This story isn’t going to go how you think it is. It isn’t going to be about a travel abroad experience or a volunteer program. Because those are the only two reasons you must be out of a job after graduating, right?
I’m here to tell you. Wrong.
I graduated this past May of 2016. The ceremony was typical — held on a mid-summer rainy day and lasted about six hours long. My parents were there, along with my beloved grandparents, and one of my best friends who also happens to be my cousin.
After I received my diploma that day, my career went into a stand-still. Purposely. I needed a break from the tough year I had had prior — packed classes, a three day a week magazine internship, endless blog posts and excruciating stress. I needed time to myself, and I needed it now. My summer after graduation was incredible — full of graduation parties, summer rooftop nights in the city, a trip to Florida with one of my best friends, and overall happy times.
It was when September rolled along that I realized my fun was about to stop. I needed to start looking for jobs. So there I went, everyday, applying to magazines far and wide. From September, through October, through November, my leads were endless. One meeting at People Magazine, one at Billboard, one at InStyle, the list goes on and on. I waited to hear back from many, and some I never did. The meetings that did go well were wonderful and I had been looking forward to marching back through those glass tower doors as either a paid intern, fellow, or assistant. As time went on, though, I realized none of that was happening.
I spent most of my days that fall in a sad stupor. I blogged just about every week, and pitched to various places, but I still felt incredibly stuck. Instead of sitting at home all day unconsciously sending in applications, something inside me told me to go to my grandparents house and spend my days with them. So I did.
Let me give you a little backstory on this: my grandparents are my second parents. Growing up, my mom and dad, a lawyer and a pharmacist alike, were rarely home. They spent their 9-5s (or longer) at an office and a hospital, unable to be with me everyday in my toddler years, or pick me up from school once I hit my elementary years. My grandparents stepped in and took their place. I was raised by them just as much as I was raised by my parents, and as an only child, I grew incredibly close to them all: I was the baby of the house. And I loved it (#sorrynotsorry). And my grandfather, (as well as my grandma, of course) has always been my world.
Little would I know that those fall months would actually be the most important months of my life. I would get up around 8, apply to jobs, get dressed and head over to my grandparents house for lunch. I would Snapchat with my grandfather, show him how to use Instagram, and watch him play solitaire just about every single day. Whenever I was asked about my job search, I’d kind of shuttered and admitted that it wasn’t working out just yet. My grandpa would reply to me in Italian, “non te preoccupa” — don’t get preoccupied, don’t worry.
I nodded at his response, but of course I was worried. My friends, at this point, had all began to get jobs, so I started to feel a little behind. For someone who was so career oriented a year ago from that time, it felt like I had lost track completely. But my grandfather’s words rang in my head in those moments of panic. So I tried my best to listen to them.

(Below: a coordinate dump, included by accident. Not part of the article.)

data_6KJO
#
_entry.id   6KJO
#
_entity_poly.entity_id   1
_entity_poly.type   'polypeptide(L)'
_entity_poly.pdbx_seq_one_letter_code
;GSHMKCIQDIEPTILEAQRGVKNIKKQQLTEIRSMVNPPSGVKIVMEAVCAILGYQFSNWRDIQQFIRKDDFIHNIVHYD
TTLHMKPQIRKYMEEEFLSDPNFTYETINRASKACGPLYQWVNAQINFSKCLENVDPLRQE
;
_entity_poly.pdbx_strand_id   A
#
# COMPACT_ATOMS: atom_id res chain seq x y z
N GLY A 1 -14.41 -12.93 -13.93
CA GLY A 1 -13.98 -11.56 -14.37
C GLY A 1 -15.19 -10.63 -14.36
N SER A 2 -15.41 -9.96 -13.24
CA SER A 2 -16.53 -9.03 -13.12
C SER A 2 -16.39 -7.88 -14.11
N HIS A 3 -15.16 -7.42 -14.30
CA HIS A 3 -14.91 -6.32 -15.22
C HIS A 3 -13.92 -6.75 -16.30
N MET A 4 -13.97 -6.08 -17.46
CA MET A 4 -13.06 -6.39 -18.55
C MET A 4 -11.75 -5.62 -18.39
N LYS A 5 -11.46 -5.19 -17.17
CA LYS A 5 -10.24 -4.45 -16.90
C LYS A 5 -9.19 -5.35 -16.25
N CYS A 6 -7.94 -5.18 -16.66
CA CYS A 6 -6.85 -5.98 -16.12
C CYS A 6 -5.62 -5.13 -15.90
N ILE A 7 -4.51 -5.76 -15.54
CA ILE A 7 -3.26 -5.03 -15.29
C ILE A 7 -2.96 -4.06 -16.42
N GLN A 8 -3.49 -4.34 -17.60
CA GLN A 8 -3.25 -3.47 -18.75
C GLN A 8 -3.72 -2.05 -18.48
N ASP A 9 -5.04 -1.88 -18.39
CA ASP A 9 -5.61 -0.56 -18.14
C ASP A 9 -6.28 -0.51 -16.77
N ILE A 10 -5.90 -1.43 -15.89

Finally, it was December. Being home for the first time in four years, my mother used me as her errand-runner during the week. We were busy getting ready for Christmas, doing all the food shopping, gift shopping, putting up our tree. It was almost Christmas, and I still did not have any kind of job set up my way. I cringed, hoping that 2017 would bring better luck. And then on December 21st, my world completely changed.
I got a call from my mother that my grandfather had had an accident and hurt his head. I felt sick to my stomach heading up to the hospital they brought him to that day. And even more broken when I heard my grandmother crying as I approached his room.
That Christmas week became a blur. Everyday would be more news about things going wrong with my grandpa in the ICU. It seemed like a nightmare that we were waiting to wake up from and never did.
It was a quiet Christmas day. We tried our best to still keep Christmas, exchanging gifts and having a small meal. But it wasn’t the same. It was never going to be the same. My grandfather, the one I had watched play solitaire everyday for the past few months, passed away two days after the holiday.
My world had indeed shattered, but suddenly, it all kind of made sense.
I believe that I was meant to spend those last few months with him. Maybe I hadn’t gotten those opportunities for one reason or another, but I didn’t care anymore. Those jobs, that I spent hours frustrated over not getting, became the best blessing in disguise. This was the first time I lost someone so close to me, and the first time I really realized how precious daily life is. I got to be there for him in his last few months alive, and I couldn’t ask for a better gift than that.
This article goes out to the career- frustrated girl. The one who sees every person developing and growing around her and feels like she’s stuck and she can’t get out of her funk. As a skeptic toward many intangible things, I was never really someone to understand the cliché, ‘everything happens for a reason.’ But after this happened to me, I now believe it more than ever.
So if you’re a recent post-grad, whether it be six months, eight months, one year, two years, and are still searching for your career path, I give you the words my grandfather once told me:
Non te preoccupa.